Review: ‘The Priests’ a good 1st stab at exorcism
While the popularity of the horror genre itself is at stake in Korea, no brave filmmakers have dared to attempt the occult genre, which has long been the territory of Western films.
However, now an ambitious Korean-made occult film is throwing down the gauntlet to start a new trend.
Jang Jae-hyun’s “The Priests,” which opened nationwide on Thursday, broaches the taboo subject, confidently featuring A-list actors - Kim Yun-seok and Gang Dong-won - at the forefront.
Initiated from Jang’s 26-minute piece “12th Assistant Deacon” (2014), which swept a number of short film awards in Korea including Jeonju International Film Festival and Mise-en-scene Short Film Festival, “The Priests” is known to be the first-ever commercial film in Korea to center on exorcism.
Despite its unprecedented nature, this relatively short 108-minute film is not a complete disappointment.
However, it is not a complete success either.
The final 30-minute-or-so scene, showing Kim and Gang conducting an exorcism on a demon-possessed girl (played by up-and-coming actress Park So-dam), is almost flawless.
It is fast-paced, urgent, very bizarre and grotesque, all at the same time.
Also, by showing a ritual of gut, an oriental version of exorcism that involves shamans dancing and singing to expel the devil, in a small attic in a back alley of the bustling Myeong-dong neighborhood of Seoul, the film definitely distinguishes itself from other Western occult films, namely “The Exorcist.”
Gang convincingly recites the Lord’s Prayer in Latin, as well as communicating with the demon in Chinese and English.
However, the detail and intensity of the overall plot wasn’t as satisfying.
The story kicks off by showing Father Kim (Kim), who is an outcast due to his dogmatic behavior, looking for a fellow priest who can help him expel the powerful demon possessing a high school girl who used to be his faithful disciple.
He picks Choi (Gang), a student at the theological school, to be his helper.
Choi accepts the offer after receiving a special request from the school’s dean to keep an eye on Kim’s behavior, for there have been rumors that he is doing inappropriate things to the possessed girl.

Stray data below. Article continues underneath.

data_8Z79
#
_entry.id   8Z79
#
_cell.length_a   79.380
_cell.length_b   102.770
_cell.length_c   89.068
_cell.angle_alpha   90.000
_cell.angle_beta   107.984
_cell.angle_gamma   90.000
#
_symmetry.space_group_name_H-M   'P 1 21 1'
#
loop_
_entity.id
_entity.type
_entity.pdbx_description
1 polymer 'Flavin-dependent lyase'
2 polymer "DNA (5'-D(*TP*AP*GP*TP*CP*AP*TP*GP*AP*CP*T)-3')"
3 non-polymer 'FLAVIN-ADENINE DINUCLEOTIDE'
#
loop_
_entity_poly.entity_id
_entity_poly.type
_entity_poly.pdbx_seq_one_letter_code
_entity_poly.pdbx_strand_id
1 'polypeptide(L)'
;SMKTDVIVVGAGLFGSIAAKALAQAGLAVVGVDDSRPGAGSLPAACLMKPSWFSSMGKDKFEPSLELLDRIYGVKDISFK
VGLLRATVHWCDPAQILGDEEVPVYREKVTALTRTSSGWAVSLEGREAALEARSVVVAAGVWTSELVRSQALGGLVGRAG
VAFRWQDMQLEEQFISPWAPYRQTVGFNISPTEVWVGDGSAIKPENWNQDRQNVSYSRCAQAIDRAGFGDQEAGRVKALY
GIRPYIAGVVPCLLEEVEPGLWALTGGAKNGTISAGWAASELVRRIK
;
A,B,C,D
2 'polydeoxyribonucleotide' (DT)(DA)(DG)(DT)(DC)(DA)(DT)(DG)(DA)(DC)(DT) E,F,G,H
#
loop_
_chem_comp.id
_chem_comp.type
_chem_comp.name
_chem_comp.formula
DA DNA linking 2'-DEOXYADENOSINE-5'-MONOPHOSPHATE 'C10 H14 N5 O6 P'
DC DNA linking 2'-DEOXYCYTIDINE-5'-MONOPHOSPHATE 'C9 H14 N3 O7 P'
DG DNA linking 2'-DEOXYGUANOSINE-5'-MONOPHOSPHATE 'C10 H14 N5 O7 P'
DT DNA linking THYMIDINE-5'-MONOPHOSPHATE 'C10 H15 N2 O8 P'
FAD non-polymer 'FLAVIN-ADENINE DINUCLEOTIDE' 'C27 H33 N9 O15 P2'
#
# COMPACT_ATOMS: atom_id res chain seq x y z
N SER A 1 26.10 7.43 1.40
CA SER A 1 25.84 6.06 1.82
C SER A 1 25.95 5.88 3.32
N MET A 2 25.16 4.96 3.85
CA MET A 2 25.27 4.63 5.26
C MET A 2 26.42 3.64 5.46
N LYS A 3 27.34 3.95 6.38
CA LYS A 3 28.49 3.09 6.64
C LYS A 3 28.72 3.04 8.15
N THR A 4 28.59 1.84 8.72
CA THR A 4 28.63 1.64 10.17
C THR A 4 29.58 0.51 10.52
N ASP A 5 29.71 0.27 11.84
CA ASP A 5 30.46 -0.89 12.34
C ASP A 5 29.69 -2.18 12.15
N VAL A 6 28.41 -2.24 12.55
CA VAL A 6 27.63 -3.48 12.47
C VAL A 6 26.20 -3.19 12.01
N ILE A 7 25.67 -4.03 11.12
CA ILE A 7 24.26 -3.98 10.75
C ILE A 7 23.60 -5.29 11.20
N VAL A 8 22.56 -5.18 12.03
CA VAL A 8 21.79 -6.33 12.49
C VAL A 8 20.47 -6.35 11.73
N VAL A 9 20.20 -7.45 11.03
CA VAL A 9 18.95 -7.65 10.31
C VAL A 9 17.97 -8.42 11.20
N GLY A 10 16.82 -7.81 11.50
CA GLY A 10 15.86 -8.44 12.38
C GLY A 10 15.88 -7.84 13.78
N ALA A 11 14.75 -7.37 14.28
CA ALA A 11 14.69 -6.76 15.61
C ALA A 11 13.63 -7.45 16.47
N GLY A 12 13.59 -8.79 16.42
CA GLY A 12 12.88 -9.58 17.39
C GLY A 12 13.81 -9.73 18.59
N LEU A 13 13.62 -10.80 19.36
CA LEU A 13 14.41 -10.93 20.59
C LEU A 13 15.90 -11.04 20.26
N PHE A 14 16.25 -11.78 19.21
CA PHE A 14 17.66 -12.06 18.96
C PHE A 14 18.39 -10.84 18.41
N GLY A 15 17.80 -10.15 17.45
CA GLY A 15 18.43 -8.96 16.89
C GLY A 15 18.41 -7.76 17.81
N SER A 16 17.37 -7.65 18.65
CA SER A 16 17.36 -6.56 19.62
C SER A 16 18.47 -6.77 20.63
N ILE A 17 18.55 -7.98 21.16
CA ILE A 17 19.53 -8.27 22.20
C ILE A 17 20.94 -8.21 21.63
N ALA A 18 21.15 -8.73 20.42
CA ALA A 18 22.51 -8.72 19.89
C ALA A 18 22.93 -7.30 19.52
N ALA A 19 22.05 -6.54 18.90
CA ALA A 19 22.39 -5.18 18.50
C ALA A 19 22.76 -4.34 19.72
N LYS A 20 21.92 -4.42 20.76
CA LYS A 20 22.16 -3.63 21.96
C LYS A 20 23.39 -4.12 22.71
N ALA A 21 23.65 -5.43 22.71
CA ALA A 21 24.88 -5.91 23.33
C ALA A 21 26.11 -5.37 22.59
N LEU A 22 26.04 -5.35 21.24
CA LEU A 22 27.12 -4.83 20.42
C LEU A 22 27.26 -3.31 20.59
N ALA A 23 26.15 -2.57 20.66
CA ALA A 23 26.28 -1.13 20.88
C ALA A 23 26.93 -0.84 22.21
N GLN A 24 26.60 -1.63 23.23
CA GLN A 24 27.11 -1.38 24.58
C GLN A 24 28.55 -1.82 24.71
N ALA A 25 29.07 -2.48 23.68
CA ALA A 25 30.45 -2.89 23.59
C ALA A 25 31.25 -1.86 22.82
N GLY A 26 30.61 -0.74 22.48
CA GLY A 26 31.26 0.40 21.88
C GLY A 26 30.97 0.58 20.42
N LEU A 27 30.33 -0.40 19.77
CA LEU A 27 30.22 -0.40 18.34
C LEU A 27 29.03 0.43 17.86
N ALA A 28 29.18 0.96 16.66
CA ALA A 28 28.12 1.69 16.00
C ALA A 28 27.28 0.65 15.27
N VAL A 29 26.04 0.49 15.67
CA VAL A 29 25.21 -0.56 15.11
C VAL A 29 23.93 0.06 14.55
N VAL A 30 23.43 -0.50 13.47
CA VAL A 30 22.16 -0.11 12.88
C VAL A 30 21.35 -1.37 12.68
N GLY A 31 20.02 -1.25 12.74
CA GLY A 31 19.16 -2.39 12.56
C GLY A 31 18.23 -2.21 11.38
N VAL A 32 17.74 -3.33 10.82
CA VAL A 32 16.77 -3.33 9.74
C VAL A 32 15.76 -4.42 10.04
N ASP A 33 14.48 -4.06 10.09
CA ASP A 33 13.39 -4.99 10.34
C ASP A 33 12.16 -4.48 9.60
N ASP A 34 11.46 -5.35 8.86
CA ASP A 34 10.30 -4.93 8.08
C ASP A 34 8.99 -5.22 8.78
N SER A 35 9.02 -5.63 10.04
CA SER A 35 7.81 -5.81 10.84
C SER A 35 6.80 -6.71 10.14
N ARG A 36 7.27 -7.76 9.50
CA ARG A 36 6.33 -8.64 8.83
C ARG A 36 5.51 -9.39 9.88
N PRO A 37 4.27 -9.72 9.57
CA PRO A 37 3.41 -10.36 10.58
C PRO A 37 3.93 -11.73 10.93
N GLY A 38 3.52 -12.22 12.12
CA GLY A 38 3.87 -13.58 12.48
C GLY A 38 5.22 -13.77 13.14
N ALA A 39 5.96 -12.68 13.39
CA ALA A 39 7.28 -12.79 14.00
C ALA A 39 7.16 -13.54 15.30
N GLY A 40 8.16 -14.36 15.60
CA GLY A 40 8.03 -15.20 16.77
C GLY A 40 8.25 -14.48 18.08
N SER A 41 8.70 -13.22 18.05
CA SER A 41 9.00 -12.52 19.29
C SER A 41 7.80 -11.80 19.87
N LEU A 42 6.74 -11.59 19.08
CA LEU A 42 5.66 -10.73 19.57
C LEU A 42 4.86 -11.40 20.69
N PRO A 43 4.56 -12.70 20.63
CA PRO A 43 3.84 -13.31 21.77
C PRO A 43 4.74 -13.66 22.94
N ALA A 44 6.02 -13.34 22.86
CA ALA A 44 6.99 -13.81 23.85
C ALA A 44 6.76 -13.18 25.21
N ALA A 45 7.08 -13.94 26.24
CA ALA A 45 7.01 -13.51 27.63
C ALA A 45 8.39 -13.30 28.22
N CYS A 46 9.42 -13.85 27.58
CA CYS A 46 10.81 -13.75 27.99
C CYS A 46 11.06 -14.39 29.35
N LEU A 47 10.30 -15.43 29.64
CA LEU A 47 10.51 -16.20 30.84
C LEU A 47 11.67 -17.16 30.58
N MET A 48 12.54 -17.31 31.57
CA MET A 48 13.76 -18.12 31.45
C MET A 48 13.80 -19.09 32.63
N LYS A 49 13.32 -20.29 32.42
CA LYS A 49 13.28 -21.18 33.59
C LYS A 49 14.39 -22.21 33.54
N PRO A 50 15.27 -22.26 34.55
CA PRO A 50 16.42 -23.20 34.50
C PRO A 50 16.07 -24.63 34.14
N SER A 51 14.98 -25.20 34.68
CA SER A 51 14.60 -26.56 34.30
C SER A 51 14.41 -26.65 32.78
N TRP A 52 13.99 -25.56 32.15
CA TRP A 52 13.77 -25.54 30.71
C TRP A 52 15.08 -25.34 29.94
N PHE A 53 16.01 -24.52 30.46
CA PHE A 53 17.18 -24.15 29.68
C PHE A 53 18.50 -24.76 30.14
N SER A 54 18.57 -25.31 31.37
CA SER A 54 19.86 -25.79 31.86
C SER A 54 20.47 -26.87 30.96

So as one might expect, the hot-tempered Kim and suspicious Choi don’t click well in the beginning. The tension rises especially when Kim brings up Choi’s childhood trauma of losing his little sister in a dog attack.
While preparing for the final exorcism ritual, Choi repeatedly has to confront his longtime fear of dogs, perhaps set up by the demonic spirits.
Not only is the device of using childhood trauma all too cliche, but the part showing Choi suddenly overcoming his fear and saving the teenage girl lacks support as well.
It seems like there should be a scene or two showing Kim helping Choi get over the trauma, leading them to re-address their relationship and commit to saving the girl.
Instead, the director sprinted to the final climax scene, leaving out all the necessary details. And again, although the climax is truly intense, it finishes all too suddenly.
Even after the exorcism ritual, the director hints at a number of other hurdles that will come along before they are able to completely get rid of the demon.
But while the interesting developments are brought up, they don’t seem to go anywhere afterward.
The shortcomings may have been a natural outcome considering the director’s experience of having done only short films, which usually rely on one big climax and then a hasty ending.
However, for a feature-length movie, the film lacked that last kicker.
Along with the nationwide release in 2-D format on Thursday, the film was also released in Screen X format, in which the film is projected across three walls for a 270-degree picture.
“The Priests” is the first film to be shot using Screen X cameras from the production stage.
BY JIN EUN-SOO [firstname.lastname@example.org]